For the most part when I wrote short stories, I didn’t include love scenes. Romance and flirting, yes. Sex, nope. If my stories had romance, it was a side thing. I’d mention it and hint at what happened between the characters, then move on.
But when I wrote my novel, Hathor Legacy: Outcast, I found myself in a bit of a dilemma. It’s a romance, isn’t it? So I knew at some point, the heroine/hero would have to get busy. These days so many stories seem to be in the erotica camp, even when they’re not officially erotica. Going all the way is expected. But how far? That was my question.
Since I’d just started getting to know the characters, Jonathan and Nadira, I didn’t feel comfortable having them get together too fast. But even though I waited until halfway through the book, I still had a reviewer say it might’ve been too soon. Well, maybe.
Whether the hook up comes sooner or later, it should never feel forced. I’d tried to get them together sooner, and it didn’t feel right. So I reflected that in an earlier scene where they both seem to be ready, but one of them really isn’t. And the conflict there reveals a lot about the character’s backstory. Nope, I won’t tell you who it is, you’ll have to read it to find out. 🙂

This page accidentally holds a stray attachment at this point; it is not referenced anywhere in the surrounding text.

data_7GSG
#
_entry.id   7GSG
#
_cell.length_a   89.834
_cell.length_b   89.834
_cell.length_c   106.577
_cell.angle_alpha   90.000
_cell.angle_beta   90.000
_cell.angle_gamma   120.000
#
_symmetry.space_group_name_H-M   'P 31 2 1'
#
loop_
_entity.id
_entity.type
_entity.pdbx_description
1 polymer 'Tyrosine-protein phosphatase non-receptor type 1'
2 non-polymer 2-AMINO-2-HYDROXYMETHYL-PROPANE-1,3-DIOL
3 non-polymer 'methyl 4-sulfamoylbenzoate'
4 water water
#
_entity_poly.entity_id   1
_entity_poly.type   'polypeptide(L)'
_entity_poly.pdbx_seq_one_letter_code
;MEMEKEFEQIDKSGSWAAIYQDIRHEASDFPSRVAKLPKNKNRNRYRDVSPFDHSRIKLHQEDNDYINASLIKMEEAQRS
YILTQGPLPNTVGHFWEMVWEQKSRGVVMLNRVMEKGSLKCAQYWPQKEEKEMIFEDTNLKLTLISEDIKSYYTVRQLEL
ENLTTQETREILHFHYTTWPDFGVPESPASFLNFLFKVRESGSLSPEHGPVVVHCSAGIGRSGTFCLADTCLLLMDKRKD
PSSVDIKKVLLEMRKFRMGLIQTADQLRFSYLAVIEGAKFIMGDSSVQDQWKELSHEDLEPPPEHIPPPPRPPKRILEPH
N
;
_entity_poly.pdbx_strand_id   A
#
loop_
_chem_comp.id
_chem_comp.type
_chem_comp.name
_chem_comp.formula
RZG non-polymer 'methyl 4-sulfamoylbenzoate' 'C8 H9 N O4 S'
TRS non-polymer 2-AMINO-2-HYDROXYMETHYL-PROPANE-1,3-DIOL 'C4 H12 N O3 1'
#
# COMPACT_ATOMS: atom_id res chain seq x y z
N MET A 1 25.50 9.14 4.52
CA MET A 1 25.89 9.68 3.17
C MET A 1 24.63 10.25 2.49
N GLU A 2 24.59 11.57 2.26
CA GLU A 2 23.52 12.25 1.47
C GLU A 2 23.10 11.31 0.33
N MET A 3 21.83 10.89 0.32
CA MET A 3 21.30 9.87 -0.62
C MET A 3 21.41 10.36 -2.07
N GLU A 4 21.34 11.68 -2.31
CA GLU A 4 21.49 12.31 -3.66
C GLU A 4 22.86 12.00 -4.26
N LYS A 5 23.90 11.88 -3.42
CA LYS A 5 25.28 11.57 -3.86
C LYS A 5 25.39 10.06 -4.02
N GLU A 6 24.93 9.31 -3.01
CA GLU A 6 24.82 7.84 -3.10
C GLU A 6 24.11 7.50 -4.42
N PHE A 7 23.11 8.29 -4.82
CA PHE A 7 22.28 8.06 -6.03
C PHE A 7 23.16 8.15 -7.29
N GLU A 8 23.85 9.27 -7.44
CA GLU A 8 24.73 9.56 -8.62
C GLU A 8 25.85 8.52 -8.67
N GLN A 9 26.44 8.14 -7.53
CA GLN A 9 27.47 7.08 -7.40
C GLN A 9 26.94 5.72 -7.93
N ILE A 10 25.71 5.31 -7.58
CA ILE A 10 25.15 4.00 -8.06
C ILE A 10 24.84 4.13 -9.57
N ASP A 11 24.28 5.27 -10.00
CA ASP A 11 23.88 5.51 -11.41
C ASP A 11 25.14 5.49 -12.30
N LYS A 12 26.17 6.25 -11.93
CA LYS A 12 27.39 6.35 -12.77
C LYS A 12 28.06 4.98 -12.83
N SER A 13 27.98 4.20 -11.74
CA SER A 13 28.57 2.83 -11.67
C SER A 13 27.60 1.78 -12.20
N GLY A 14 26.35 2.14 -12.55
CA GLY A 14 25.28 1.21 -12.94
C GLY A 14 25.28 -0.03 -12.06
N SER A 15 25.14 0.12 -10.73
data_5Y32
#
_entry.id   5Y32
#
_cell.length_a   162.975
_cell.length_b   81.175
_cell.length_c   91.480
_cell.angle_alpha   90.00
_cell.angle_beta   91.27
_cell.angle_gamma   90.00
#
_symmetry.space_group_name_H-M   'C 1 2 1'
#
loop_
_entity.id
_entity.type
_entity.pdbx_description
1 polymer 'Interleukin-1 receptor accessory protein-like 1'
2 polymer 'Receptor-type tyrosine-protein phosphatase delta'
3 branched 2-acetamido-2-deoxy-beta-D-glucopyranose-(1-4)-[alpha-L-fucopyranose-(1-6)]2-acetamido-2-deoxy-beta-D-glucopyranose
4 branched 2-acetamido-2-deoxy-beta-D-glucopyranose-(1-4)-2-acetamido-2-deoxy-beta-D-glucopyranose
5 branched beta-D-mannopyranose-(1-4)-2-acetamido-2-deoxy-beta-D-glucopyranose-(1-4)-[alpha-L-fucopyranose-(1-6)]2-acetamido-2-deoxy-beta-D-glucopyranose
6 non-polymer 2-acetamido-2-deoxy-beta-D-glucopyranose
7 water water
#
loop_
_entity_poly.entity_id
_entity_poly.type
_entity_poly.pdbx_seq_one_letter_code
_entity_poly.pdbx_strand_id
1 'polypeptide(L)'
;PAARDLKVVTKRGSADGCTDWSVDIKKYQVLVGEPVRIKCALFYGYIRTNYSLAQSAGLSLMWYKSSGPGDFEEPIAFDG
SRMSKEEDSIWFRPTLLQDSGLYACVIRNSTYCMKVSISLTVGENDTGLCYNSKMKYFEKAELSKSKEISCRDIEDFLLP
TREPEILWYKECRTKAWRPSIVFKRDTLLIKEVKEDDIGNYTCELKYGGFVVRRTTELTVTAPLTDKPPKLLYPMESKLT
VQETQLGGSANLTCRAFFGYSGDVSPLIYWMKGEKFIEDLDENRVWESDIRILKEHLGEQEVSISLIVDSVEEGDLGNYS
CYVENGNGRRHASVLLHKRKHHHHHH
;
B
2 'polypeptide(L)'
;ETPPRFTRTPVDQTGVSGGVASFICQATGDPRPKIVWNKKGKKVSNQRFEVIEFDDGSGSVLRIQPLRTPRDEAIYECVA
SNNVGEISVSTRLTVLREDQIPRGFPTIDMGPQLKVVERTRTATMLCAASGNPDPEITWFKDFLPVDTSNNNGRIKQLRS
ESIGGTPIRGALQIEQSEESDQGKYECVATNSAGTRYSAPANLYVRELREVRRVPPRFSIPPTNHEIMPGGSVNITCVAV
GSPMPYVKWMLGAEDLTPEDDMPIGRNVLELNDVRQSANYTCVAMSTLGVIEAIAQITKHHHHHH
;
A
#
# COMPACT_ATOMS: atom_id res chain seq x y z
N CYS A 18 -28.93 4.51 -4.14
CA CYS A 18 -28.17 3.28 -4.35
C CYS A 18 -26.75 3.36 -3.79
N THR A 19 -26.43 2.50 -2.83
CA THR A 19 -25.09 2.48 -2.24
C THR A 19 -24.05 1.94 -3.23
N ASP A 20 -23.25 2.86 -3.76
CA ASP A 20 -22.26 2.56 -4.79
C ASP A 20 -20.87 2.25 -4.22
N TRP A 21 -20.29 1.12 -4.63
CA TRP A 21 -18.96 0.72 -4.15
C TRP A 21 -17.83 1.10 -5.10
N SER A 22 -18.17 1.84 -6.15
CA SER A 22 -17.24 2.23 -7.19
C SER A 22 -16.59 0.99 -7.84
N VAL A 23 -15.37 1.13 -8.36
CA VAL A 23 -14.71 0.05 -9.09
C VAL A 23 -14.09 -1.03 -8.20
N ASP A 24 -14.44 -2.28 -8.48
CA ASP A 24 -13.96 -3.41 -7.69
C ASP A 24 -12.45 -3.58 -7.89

Once I decided how explicit I wanted to get, it got easier. Instead of doing endless “insert tab a into slot b” descriptions, I looked for descriptive words that could set the mood without my having to actually describe the blow-by-blow. Here’s an example from my WIP, Hathor Legacy: Burn.
“Above the roar of the waves crashing, so much louder in this corner of the beach, he heard her moans. Fueling him to his own explosion he held himself back, wanting to take his time on his task.”
I’m not describing any body parts or explicitly describing actions. But words like roar, crashing, fueling, explosion, make a strong impression. They drive up the tension and the reader has a reaction to them, even if they’re not fully aware of it.
All writers know that words are extremely powerful. They paint images and stir up emotions. Do I like reading love scenes? Sure. But sometimes writing them is challenging. I want to show what’s happening, while at the same time I want to stay within what I think is appropriate for that story.
There are readers who skip those scenes. Others can’t get enough. So I don’t think a writer can anticipate if a reader will be glad the characters hooked up, or when they’ll be turned off. All I can do is stay true to what I feel works at that point. The characters will let me know when they’re ready, and that will make the scene much easier to write.
Cover by Steph’s Cover Design